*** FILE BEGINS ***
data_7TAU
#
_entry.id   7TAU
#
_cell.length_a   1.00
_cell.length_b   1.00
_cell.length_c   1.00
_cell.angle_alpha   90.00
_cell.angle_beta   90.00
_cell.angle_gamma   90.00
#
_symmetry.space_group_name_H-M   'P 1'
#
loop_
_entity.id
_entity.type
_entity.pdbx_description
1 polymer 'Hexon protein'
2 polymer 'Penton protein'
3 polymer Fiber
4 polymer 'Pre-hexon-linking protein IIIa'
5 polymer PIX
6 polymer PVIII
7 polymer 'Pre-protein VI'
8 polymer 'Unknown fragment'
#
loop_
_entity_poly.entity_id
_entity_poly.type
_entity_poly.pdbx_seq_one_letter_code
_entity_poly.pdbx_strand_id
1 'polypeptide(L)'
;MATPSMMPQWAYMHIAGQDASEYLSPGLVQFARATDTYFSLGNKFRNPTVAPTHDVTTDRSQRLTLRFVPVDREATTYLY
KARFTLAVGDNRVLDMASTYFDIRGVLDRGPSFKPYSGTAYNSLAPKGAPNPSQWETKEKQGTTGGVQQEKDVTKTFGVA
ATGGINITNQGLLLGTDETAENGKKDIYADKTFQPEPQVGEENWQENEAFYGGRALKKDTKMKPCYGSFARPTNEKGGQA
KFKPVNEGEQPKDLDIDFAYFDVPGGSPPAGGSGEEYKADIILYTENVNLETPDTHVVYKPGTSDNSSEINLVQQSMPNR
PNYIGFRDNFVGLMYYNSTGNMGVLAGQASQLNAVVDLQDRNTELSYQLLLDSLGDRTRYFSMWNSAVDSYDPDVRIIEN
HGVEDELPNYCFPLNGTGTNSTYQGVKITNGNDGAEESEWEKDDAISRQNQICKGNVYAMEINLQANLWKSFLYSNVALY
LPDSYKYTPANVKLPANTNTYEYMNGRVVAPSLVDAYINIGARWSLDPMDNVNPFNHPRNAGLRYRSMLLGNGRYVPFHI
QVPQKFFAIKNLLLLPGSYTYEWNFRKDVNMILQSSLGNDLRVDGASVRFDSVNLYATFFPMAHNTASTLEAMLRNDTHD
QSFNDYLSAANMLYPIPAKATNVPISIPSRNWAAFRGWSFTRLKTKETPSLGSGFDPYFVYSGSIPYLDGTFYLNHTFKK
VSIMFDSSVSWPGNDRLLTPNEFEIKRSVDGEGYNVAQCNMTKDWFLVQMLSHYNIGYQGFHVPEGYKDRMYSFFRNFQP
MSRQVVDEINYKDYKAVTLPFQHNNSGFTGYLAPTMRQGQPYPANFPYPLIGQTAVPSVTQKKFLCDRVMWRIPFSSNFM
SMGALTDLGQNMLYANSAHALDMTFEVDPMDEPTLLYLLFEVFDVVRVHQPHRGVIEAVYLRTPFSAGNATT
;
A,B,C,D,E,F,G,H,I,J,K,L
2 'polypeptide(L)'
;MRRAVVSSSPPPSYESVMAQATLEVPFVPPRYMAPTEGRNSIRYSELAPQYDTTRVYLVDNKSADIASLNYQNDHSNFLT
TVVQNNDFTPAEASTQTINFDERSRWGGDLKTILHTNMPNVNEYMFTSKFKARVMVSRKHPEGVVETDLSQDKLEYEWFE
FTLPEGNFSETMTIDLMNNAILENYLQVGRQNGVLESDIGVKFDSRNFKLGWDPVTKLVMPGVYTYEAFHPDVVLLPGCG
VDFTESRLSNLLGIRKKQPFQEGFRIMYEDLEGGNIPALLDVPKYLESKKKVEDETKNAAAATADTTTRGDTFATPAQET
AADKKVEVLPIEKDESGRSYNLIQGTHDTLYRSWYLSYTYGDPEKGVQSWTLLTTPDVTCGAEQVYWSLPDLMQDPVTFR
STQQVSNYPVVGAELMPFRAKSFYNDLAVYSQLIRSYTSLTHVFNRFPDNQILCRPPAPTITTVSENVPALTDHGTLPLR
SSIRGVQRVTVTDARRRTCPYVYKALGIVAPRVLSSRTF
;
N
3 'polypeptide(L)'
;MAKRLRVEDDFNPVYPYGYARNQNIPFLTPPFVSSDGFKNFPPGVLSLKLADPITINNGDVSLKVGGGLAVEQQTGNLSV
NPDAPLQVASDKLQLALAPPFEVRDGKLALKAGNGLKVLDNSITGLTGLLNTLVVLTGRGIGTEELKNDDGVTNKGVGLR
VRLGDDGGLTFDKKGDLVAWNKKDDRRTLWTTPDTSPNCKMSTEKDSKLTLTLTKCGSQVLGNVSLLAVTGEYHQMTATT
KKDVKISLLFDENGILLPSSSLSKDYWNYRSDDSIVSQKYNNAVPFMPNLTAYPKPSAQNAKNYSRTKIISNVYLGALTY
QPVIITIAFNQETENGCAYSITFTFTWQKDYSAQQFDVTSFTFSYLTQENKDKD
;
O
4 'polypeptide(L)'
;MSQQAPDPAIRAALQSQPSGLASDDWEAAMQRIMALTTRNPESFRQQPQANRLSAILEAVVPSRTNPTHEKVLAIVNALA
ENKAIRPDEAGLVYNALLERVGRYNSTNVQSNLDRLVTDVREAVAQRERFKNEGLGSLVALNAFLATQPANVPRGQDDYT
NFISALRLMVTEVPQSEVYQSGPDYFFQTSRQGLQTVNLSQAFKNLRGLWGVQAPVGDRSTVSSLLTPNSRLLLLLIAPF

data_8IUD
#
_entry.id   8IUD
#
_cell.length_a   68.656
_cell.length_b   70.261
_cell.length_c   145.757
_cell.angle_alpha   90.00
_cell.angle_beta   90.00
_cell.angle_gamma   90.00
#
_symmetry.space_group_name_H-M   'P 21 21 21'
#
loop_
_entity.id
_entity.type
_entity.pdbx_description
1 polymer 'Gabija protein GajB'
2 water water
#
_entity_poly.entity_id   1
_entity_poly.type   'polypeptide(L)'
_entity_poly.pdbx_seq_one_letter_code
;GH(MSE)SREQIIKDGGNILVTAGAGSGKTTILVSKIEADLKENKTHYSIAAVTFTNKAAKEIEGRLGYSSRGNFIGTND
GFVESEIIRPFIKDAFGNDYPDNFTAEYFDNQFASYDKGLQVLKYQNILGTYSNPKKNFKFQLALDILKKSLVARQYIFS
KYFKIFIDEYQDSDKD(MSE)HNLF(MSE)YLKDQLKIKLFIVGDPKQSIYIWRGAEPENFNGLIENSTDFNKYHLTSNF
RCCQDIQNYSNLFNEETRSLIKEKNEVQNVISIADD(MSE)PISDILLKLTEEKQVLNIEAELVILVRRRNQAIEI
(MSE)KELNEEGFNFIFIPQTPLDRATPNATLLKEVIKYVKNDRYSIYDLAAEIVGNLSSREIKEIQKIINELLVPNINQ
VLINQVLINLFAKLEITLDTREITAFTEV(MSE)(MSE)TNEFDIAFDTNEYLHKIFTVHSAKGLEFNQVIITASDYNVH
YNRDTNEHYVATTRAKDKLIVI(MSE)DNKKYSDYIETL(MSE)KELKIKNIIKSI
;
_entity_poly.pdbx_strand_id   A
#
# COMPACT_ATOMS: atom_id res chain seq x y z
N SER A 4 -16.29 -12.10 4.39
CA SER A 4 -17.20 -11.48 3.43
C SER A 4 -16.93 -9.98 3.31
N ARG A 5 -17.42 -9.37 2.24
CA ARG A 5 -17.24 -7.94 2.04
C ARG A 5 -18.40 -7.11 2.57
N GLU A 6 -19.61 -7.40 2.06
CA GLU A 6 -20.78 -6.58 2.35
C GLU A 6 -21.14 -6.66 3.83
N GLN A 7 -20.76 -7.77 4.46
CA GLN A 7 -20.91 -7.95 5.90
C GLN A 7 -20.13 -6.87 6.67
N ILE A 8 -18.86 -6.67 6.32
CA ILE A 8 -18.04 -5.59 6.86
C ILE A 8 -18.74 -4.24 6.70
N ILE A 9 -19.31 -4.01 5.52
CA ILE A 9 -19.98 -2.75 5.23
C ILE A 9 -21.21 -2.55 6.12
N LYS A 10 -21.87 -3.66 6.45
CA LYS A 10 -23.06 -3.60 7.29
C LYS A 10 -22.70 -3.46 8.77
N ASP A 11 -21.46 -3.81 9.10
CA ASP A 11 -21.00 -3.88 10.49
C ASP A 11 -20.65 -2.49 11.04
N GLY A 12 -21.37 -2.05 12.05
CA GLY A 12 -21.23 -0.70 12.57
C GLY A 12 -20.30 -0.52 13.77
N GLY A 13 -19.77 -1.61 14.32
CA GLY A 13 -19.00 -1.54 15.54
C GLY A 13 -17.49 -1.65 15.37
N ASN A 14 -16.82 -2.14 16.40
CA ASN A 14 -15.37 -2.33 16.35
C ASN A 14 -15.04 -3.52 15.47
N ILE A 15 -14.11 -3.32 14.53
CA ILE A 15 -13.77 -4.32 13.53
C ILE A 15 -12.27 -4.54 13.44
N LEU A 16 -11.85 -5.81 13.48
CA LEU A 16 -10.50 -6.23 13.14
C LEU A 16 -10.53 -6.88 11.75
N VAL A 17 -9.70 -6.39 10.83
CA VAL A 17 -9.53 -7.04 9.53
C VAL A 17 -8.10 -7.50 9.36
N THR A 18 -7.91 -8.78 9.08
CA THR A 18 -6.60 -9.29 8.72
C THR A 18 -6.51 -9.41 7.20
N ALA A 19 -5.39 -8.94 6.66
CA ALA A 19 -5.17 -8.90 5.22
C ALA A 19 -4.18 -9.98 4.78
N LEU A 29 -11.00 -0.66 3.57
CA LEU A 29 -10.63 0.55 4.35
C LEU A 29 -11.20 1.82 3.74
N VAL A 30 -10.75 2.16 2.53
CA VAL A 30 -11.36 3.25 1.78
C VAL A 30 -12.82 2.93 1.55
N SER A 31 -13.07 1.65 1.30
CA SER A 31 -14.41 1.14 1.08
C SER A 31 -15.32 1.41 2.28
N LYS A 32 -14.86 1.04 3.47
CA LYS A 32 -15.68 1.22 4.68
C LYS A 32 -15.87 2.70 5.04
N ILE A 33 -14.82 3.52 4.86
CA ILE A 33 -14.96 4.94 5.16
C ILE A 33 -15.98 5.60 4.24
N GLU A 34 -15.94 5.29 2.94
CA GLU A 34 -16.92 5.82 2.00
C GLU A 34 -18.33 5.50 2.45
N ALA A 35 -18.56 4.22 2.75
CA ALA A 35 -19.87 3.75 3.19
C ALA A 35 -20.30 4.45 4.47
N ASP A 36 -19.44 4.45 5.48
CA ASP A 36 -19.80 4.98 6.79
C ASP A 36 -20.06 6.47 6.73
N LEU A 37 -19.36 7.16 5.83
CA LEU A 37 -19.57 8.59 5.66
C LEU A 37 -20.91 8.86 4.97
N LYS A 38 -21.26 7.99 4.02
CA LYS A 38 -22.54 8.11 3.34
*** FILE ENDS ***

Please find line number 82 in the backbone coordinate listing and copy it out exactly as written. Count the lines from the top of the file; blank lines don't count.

loop_